Bordered by the Atlantic Ocean, between Rochefort and the island of Oleron, Brouage is a former stronghold of the VXth century, famous for its ramparts and watchtowers. A star of stone in the heart of the marsh, Brouage reveals its history through its military buildings, its fortifications and its shellfish port.
Founded in 1555 by Jacques de Pons, for the salt trading, Brouage quickly became one of the great ports of the Atlantic coast. Then, on the orders of Richelieu, Pierre d'Argencourt builds the fortifications and Brouage is transformed into a military stronghold deemed impregnable.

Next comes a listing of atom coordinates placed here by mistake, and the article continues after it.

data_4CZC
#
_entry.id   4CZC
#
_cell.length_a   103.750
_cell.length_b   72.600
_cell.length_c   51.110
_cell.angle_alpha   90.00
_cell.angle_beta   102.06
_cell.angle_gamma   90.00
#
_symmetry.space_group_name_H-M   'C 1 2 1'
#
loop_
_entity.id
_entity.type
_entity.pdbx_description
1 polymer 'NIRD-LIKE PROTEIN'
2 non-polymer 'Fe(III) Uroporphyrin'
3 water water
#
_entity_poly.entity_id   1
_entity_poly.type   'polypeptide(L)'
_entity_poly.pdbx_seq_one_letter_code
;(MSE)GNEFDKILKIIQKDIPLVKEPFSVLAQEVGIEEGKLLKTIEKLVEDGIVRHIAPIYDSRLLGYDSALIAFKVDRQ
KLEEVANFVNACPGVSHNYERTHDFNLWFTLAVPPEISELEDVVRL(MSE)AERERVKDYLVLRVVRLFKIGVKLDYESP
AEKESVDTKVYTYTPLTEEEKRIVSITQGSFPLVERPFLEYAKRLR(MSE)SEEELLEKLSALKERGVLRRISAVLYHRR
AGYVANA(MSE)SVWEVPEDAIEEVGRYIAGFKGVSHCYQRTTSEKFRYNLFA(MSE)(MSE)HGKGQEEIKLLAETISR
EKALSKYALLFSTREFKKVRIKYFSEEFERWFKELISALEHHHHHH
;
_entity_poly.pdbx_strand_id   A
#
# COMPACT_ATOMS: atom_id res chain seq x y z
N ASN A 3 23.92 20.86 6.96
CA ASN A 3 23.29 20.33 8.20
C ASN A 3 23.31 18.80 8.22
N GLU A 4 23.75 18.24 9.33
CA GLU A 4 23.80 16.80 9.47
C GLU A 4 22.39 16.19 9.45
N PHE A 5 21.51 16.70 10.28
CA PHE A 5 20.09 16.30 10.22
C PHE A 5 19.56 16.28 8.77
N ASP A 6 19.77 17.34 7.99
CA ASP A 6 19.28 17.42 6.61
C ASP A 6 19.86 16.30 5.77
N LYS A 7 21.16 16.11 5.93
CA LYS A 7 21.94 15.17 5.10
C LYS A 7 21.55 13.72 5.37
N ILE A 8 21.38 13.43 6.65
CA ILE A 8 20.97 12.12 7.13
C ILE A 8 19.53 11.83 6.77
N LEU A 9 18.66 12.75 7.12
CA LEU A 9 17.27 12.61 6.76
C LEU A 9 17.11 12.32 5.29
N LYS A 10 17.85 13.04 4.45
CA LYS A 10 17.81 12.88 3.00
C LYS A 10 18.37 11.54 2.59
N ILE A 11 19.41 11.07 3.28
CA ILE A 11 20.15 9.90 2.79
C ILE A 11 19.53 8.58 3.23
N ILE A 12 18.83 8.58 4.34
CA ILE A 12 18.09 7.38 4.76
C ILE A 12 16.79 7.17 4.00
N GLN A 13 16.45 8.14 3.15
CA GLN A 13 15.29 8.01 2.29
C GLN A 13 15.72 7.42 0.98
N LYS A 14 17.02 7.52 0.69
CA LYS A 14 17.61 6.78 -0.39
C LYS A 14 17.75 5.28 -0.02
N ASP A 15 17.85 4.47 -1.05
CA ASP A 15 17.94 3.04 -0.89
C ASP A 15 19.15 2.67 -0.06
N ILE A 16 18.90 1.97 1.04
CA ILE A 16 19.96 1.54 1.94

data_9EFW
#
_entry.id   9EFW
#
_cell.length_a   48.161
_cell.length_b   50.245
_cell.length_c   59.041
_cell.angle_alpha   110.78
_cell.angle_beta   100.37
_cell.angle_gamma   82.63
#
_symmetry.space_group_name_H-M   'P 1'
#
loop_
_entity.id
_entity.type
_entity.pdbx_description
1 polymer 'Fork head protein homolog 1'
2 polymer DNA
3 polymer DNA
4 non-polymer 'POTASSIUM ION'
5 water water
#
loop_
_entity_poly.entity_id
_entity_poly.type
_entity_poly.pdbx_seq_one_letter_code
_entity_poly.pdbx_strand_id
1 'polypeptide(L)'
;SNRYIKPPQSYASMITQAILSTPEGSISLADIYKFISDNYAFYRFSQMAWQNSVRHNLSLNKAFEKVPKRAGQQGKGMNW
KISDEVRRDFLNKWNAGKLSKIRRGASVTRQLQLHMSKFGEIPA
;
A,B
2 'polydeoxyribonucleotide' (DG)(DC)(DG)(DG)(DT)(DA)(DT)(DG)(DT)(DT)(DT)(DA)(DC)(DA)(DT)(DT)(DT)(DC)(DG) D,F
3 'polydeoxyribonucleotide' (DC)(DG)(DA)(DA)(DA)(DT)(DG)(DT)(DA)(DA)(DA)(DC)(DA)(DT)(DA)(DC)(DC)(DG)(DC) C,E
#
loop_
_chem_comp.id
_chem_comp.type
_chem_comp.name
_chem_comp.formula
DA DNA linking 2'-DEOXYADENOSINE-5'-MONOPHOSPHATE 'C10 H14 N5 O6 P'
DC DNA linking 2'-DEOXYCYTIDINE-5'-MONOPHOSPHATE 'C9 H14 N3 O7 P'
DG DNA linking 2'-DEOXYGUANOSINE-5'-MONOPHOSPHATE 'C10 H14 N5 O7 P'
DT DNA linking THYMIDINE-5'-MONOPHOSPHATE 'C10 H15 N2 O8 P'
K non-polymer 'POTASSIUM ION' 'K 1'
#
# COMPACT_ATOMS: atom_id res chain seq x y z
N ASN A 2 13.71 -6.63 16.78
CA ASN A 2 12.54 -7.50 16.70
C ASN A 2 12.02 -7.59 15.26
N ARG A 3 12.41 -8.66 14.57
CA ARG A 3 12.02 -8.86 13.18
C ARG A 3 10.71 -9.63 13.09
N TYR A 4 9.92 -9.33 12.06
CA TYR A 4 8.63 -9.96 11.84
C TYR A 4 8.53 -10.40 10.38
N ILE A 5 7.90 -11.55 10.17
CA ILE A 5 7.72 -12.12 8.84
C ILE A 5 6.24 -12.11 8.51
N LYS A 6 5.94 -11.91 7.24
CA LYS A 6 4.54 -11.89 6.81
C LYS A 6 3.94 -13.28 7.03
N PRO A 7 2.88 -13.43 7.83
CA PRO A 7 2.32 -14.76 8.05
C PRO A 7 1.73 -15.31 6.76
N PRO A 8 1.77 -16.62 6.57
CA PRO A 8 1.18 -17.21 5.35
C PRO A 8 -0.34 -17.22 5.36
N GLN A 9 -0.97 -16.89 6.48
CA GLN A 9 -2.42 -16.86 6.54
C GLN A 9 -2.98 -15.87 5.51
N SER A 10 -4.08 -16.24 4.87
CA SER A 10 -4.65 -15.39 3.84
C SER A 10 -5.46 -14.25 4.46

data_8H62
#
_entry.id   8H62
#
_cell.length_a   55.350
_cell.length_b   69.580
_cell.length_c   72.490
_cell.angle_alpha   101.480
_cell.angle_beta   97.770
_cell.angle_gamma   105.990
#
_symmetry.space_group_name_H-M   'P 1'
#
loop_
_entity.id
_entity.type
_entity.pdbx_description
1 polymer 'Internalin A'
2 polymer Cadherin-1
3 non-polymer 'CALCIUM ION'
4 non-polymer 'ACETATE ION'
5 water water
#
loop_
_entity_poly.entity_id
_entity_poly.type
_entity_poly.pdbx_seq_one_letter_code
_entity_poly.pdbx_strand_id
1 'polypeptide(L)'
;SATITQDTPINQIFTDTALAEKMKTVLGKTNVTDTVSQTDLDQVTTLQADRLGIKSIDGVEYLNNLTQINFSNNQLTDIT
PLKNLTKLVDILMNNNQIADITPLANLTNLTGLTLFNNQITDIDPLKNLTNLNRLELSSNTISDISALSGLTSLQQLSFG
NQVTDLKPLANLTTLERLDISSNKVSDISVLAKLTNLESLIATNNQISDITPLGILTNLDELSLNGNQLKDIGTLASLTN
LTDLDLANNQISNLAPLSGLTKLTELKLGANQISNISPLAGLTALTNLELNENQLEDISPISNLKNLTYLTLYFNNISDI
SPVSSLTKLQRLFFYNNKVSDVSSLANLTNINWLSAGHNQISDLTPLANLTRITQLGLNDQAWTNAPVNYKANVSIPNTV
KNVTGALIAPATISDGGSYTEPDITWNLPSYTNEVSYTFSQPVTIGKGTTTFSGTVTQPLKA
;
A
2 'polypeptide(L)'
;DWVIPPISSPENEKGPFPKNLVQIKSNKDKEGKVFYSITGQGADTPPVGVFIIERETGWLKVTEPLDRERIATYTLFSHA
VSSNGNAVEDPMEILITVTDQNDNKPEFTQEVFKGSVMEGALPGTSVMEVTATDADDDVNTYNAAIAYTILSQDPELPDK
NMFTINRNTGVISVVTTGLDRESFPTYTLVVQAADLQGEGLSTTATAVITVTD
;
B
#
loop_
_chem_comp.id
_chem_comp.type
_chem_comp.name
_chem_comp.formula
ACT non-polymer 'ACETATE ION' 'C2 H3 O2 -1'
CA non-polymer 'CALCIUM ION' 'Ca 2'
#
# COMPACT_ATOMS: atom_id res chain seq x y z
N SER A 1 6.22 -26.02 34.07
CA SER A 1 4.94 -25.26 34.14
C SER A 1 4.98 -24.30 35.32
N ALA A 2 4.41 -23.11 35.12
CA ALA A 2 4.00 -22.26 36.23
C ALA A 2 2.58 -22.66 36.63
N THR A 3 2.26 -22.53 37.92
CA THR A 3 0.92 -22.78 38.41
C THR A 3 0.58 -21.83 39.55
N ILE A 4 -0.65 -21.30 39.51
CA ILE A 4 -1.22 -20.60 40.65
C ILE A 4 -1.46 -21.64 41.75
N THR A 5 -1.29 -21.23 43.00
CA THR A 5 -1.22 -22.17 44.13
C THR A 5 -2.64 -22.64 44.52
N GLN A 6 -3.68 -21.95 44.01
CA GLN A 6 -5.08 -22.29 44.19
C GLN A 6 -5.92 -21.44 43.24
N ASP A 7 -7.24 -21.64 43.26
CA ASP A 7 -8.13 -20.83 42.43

Little by little, the channel was silted up, the ocean retreated and the arm of the sea where the boats were anchored disappeared ... Brouage fell asleep, forgotten by the sea, in the heart of the marshes.
Hometown of Samuel de Champlain, navigator and royal cartographer who founded the city of Quebec in 1608, Brouage offers visitors admirable monuments that suggest a rich past.